Police union has stranglehold on some city politicians

A small but important drama escaped notice because of the hubbub surrounding Baltimore Mayor Catherine Pugh’s “Healthy Holly” book deals. Two days after the deals first made the news, newly appointed Baltimore Police Commissioner Michael Harrison traveled to Annapolis in a last-ditch and ultimately successful effort to persuade members of the Baltimore’s delegation to the Maryland General Assembly not to approve House Bill 1251.

HB 1251 was introduced at the request of the union that represents BPD officers in the ranks of lieutenant and below, Lodge 3 of the Fraternal Order of Police. The bill attracted little attention despite the fact that it would have hindered compliance with the consent decree between the BPD and the United States Department of Justice.

The most astonishing part of the bill was that it was co-sponsored by six members of the city delegation. It is beyond me why six delegates from the city believed that it was a good idea to make reform of the BPD harder than it already is.

In 2016, an Editorial Advisory Board opinion in this newspaper lamented that the BPD could not be reformed unless someone managed to “dismantle the police union’s grip on city government.” Extend that statement to include the union’s grip on members of the General Assembly from the city and that statement is as true now as it was then.

Law and the consent decree

Under current law, the only terms and conditions of employment that may be submitted to binding arbitration, if the city and FOP fail to agree on them, involve “direct compensation” (salaries, shift differential pay, etc.). Also, the Baltimore City Council may exclude from collective bargaining terms and conditions of employment, other than those involving direct compensation, that the council believes should be left to the sole discretion of the police commissioner.

HB 1251 would have given the FOP the right to submit all terms and conditions of employment to binding arbitration and stripped the city council of the power to limit the scope of collective bargaining. The terms and conditions subject to arbitration under the bill were those now expressly excluded from binding arbitration, including job security, disciplinary procedures, investigations, promotions, scheduling, and eligibility for and assignment to details and positions.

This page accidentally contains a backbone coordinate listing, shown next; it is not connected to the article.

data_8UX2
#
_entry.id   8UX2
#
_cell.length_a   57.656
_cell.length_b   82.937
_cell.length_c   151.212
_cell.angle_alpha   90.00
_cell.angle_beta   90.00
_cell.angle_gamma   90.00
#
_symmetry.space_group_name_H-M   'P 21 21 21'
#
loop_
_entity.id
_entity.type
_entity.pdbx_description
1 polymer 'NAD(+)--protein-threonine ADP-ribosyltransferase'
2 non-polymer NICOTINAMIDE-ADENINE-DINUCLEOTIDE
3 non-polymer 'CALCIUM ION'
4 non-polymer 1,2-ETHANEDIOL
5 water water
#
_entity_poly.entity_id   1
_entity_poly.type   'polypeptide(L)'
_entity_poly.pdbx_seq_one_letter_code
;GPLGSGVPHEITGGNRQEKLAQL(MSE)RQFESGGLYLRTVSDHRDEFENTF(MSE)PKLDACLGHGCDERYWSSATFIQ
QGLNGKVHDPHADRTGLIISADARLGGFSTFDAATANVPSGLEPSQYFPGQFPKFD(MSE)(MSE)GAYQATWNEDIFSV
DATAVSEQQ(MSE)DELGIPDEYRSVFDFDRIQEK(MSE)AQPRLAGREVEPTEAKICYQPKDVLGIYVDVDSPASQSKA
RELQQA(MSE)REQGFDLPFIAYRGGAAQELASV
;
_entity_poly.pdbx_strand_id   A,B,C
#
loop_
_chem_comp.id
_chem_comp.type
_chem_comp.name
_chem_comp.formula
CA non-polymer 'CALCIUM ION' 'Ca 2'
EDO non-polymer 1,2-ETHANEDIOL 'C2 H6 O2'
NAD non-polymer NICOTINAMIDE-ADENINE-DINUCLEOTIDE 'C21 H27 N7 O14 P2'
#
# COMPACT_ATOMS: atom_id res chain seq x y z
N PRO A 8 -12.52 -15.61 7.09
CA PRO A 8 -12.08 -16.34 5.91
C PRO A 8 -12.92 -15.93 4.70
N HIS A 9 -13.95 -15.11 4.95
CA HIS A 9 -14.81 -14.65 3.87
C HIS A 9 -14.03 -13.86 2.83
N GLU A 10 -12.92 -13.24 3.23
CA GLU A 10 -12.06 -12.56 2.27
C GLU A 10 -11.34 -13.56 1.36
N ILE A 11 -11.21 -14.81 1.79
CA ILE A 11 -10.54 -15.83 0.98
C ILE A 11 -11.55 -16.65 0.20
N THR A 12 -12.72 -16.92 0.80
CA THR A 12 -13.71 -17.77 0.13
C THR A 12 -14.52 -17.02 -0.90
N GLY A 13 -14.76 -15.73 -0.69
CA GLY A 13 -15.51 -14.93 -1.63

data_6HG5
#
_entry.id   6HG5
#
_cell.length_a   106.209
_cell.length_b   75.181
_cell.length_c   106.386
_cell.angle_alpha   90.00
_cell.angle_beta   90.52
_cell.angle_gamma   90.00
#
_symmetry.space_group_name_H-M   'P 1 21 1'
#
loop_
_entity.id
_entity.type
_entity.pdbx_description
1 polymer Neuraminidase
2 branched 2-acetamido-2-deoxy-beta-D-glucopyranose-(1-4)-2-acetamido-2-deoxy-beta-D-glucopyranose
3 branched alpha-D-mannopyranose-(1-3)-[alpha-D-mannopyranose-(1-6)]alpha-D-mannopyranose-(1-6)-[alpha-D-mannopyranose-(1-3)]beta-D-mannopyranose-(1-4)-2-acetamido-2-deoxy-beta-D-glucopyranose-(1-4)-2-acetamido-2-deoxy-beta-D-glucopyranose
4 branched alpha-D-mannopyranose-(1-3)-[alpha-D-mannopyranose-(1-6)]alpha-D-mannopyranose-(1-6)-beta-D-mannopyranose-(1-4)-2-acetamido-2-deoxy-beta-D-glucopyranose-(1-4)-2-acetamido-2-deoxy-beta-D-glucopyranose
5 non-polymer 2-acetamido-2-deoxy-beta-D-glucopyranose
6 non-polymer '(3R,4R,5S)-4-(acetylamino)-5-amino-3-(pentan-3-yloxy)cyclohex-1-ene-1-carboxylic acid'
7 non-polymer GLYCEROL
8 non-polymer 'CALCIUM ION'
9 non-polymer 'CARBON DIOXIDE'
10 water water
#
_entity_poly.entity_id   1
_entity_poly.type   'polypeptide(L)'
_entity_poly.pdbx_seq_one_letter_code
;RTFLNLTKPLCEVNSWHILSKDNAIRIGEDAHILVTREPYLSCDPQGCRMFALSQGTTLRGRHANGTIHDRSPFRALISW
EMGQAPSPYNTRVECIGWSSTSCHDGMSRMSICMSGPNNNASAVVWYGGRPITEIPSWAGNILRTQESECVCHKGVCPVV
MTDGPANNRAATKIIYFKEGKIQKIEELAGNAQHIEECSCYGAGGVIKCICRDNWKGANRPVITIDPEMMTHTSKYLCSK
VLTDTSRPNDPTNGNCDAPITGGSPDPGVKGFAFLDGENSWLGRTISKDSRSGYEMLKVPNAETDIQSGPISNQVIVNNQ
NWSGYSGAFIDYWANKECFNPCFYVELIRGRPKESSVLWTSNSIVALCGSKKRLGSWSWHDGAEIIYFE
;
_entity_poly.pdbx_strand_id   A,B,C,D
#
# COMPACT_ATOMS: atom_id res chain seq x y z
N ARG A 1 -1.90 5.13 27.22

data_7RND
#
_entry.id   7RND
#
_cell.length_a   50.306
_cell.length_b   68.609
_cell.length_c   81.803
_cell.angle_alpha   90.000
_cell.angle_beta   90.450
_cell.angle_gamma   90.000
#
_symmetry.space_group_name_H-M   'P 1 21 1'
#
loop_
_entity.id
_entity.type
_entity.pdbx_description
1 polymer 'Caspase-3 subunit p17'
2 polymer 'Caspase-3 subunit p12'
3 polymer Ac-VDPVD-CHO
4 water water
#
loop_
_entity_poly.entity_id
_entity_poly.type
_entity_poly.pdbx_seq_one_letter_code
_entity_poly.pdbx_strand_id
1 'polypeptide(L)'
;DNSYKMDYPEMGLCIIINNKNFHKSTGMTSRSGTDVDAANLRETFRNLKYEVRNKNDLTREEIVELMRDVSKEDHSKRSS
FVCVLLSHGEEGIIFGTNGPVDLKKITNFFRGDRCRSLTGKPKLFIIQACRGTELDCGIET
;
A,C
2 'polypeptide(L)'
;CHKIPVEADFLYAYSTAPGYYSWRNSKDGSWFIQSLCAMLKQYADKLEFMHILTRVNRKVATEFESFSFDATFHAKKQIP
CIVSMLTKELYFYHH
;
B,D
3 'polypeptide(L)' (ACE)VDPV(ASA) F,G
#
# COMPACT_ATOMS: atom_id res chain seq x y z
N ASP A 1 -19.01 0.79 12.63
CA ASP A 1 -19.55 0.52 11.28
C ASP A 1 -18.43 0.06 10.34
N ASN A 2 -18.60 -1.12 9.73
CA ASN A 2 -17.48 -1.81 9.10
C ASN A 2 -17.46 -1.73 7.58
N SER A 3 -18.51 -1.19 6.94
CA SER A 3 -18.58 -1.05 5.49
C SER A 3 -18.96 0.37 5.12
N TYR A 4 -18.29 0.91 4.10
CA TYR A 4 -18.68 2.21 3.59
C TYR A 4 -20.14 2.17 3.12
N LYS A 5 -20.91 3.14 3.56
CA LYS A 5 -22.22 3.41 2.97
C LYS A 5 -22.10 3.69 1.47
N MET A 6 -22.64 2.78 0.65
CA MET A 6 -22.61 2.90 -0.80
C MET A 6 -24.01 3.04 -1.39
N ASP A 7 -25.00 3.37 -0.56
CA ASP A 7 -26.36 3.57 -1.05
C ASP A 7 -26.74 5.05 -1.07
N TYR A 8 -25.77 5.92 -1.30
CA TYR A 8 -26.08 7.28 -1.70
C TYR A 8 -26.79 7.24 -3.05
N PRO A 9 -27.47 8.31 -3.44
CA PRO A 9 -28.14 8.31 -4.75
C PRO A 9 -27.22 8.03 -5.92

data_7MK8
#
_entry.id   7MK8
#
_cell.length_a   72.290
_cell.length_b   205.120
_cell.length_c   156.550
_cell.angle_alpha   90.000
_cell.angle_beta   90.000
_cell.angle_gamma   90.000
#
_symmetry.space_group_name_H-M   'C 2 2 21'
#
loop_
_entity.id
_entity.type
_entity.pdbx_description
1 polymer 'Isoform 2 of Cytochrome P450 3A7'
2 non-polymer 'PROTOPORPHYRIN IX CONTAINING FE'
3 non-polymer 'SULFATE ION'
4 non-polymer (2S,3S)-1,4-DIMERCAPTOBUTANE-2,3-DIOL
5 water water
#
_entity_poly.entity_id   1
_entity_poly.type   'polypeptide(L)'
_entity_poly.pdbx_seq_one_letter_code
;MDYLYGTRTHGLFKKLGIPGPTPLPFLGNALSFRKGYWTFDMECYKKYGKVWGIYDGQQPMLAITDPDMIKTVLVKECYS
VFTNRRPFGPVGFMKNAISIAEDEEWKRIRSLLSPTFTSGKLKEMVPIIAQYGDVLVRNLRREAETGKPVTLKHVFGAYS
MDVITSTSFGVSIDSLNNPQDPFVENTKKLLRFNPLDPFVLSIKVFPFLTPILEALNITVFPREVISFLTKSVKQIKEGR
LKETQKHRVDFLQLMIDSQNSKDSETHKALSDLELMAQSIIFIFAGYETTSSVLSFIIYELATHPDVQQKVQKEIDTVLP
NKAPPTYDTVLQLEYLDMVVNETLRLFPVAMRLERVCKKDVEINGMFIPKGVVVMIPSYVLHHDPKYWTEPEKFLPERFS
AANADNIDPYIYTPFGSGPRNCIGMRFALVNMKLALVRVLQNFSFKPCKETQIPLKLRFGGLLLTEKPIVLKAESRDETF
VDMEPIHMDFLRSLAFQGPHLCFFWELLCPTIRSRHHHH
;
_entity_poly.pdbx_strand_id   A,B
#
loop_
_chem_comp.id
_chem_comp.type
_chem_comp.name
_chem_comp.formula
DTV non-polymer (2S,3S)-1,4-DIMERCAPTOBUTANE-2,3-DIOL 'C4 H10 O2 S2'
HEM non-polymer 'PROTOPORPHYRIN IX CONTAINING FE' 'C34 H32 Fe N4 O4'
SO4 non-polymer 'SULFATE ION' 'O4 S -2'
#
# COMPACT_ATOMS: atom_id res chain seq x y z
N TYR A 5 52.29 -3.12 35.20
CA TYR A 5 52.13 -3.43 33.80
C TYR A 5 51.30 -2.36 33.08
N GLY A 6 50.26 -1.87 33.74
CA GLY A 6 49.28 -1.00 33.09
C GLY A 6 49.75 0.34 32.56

In other words, an extraordinary amount of control over the BPD would have been transferred from the police commissioner to a panel of three independent labor arbitrators with no particular expertise in running police departments. It also would have given BPD officers collective bargaining rights beyond the reach of the consent decree and the court.

The consent decree provides that it “does not alter or affect current CBAs [collective bargaining agreements] or collective bargaining rights, or state law.” In the event that a provision of a CBA impedes implementation of the decree, the decree states that the “city and BPD will use its best efforts to advocate to change the … collective bargaining provision.”

The decree provides, however, that “if the City and BPD are unable to eliminate conflicts between the provisions of this Agreement and law(s), ordinance(s), or collecting bargaining provision(s),” they need only comply with the provisions of the decree “to the extent permissible.” Consequently, labor arbitrators accountable to no one for their decisions would have been given the power to block reforms involving disciplinary procedures, investigations, promotions, assignments, etc.

Defeating the bill

Led by City Solicitor Andre Davis, the city waged an intense campaign against the bill. Harrison was dispatched to Annapolis on March 15 in one final effort to defeat the bill. The bill was never brought to a vote and died in committee, largely because of Harrison’s testimony.

Harrison’s testimony apparently marked the end of his brief honeymoon with the FOP, which tweeted: “PC Harrison chose to testify against our proposed legislation at a time that his support of our membership is greatly needed.” The FOP was unhappy with Harrison, but it was furious with Mr. Davis. On April 3, the FOP sent a blistering “open letter” to Davis.

The letter blamed Davis for sending Harrison to Annapolis to kill a bill that was before the General Assembly this year, HB 1251: “The Police Commissioner, with the blessing of both you and Mayor, testified in opposition to [HB 1251], causing the City Delegation to forego a vote which would have gone in favor of the FOP.”

And the worst part is that I believe the union is correct: But for Harrison’s pleas, the city delegation would have passed a bill intended, at least in part, to stymie reform of the BPD. HB 1251 was a testament to the continuing stranglehold that the FOP has on certain city politicians and how close the city can come to grief when the public is not paying attention.

[Published as guest commentary by the Daily Record on April 11, 2019 but not posted to my blog until December 18, 2019. The date of posting that appears above was backdated to place all posts in the order in which they were written.]

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